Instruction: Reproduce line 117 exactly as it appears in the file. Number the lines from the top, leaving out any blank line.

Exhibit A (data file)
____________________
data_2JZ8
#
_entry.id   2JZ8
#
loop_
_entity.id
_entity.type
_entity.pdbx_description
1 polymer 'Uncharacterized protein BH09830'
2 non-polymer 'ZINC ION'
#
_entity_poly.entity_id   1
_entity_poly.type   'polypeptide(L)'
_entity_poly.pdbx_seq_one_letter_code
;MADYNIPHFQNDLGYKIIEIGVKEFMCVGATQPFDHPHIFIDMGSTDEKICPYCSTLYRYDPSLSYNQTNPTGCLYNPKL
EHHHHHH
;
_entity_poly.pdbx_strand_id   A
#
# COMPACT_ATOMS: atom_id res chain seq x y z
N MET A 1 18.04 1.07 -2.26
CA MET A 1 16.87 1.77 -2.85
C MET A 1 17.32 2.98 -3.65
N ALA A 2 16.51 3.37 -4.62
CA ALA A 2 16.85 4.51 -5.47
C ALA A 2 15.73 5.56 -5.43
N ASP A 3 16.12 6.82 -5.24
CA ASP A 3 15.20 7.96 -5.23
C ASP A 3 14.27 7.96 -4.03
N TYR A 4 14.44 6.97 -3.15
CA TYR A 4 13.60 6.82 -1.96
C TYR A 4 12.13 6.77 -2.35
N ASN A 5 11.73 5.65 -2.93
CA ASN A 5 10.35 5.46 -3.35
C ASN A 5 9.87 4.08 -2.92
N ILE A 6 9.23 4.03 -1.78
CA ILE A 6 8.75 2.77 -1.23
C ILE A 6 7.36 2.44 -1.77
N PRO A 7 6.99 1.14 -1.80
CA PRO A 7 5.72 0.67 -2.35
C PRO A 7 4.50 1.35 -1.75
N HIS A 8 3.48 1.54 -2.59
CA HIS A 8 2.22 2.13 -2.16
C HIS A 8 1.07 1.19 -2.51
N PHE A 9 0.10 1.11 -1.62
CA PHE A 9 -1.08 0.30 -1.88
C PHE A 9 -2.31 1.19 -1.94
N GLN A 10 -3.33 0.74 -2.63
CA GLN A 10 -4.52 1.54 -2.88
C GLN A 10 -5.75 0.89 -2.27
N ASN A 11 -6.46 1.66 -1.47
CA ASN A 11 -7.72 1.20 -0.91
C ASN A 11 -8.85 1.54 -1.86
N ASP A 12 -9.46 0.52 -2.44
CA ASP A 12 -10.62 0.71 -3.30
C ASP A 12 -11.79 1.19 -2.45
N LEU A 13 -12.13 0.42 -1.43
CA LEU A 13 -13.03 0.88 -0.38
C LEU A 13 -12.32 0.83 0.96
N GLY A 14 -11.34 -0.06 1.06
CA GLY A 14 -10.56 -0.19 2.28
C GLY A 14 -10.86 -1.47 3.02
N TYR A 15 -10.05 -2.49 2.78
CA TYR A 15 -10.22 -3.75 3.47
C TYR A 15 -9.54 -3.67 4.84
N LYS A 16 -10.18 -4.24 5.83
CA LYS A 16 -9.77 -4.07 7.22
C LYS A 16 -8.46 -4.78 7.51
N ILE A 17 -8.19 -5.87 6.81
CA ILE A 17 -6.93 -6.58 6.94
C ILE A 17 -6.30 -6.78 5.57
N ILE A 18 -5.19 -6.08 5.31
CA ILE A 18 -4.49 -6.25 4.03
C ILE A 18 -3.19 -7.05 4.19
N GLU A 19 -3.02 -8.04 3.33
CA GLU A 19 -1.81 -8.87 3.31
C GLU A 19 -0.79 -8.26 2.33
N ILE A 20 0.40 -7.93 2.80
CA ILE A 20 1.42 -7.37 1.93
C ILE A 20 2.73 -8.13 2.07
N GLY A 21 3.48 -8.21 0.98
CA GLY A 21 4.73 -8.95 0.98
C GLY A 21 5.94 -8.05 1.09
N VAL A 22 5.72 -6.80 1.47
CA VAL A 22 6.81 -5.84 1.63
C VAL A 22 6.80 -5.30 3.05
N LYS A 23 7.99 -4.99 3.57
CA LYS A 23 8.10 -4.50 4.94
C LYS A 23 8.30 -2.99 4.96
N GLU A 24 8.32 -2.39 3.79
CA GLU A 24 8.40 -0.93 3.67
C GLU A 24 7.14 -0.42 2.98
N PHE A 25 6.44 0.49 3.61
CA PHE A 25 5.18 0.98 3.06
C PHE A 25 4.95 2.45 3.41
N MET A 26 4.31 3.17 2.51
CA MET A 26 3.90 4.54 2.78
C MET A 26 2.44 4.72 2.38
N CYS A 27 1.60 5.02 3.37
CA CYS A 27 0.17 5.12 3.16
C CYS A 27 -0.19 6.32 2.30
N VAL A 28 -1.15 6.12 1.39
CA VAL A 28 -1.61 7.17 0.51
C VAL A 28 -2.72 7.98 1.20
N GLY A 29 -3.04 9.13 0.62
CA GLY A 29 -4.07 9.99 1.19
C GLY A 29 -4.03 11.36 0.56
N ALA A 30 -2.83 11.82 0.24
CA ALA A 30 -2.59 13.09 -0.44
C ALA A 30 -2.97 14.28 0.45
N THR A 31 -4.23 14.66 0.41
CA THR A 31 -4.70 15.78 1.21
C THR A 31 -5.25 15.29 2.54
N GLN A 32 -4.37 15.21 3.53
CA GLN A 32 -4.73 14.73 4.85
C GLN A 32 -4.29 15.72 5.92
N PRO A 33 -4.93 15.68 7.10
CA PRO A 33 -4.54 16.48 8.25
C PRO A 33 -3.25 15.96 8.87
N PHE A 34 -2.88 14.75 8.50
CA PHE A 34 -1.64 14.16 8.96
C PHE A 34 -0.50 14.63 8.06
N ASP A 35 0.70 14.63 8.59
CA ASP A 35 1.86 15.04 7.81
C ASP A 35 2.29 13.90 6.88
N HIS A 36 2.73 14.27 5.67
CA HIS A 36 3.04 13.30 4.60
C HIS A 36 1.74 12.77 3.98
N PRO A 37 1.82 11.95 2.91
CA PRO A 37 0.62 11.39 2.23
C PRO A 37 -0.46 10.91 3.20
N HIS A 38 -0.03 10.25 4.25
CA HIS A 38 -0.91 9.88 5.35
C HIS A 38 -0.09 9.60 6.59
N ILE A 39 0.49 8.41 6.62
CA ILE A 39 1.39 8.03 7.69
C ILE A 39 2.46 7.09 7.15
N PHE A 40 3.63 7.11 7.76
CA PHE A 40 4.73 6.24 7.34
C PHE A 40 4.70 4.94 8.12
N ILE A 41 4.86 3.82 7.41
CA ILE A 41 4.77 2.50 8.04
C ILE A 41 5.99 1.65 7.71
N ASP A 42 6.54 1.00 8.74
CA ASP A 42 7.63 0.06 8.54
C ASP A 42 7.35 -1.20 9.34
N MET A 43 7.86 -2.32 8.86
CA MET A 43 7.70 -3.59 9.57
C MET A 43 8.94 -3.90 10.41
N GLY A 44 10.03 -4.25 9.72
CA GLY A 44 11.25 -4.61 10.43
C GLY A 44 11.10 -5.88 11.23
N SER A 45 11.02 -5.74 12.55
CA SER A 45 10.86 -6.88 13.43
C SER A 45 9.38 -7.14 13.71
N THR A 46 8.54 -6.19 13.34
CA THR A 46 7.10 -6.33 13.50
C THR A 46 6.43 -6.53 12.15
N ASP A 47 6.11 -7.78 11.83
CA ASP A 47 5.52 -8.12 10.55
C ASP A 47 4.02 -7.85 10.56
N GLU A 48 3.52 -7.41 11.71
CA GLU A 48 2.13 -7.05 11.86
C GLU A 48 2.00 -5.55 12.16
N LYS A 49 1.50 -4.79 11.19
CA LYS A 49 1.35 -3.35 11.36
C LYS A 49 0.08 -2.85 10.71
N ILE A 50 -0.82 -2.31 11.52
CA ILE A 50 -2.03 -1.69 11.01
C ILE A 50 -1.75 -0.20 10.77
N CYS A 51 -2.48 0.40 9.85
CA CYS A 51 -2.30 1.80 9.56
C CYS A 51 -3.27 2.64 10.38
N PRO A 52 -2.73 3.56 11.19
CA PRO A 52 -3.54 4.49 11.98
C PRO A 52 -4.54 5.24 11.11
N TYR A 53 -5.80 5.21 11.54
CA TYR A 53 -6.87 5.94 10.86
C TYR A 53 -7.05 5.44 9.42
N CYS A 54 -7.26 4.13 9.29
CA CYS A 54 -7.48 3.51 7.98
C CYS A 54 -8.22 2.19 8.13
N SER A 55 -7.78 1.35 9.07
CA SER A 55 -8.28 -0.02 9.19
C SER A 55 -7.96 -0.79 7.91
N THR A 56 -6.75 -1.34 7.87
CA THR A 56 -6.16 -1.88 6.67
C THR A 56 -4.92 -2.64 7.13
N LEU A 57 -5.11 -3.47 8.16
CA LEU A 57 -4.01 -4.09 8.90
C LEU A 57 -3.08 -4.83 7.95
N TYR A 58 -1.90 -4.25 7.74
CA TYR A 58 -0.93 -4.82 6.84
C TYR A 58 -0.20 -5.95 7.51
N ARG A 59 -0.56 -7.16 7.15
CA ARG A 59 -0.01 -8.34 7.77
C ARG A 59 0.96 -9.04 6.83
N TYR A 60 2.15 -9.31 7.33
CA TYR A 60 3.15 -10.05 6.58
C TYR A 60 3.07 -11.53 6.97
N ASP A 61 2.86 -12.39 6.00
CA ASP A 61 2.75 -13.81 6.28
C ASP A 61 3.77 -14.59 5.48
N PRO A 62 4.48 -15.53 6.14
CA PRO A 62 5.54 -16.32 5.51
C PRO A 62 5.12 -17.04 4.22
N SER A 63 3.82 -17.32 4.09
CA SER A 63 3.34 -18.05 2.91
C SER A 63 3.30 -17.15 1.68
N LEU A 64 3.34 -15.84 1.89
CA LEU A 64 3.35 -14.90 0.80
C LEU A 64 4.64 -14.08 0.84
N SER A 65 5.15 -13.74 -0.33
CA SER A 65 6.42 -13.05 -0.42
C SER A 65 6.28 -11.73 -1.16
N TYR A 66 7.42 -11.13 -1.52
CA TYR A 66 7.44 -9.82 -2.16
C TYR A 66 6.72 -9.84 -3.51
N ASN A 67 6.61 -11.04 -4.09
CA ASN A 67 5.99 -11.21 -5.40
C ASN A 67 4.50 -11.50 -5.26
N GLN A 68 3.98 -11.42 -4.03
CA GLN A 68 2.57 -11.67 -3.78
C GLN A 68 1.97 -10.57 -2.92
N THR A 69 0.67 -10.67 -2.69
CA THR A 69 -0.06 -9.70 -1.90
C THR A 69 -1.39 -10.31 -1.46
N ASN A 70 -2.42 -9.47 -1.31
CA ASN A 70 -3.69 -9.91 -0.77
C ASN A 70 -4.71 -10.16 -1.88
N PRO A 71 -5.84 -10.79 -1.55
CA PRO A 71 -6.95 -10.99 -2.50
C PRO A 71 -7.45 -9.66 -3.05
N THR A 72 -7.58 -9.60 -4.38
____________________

N PRO A 33 -4.93 15.68 7.10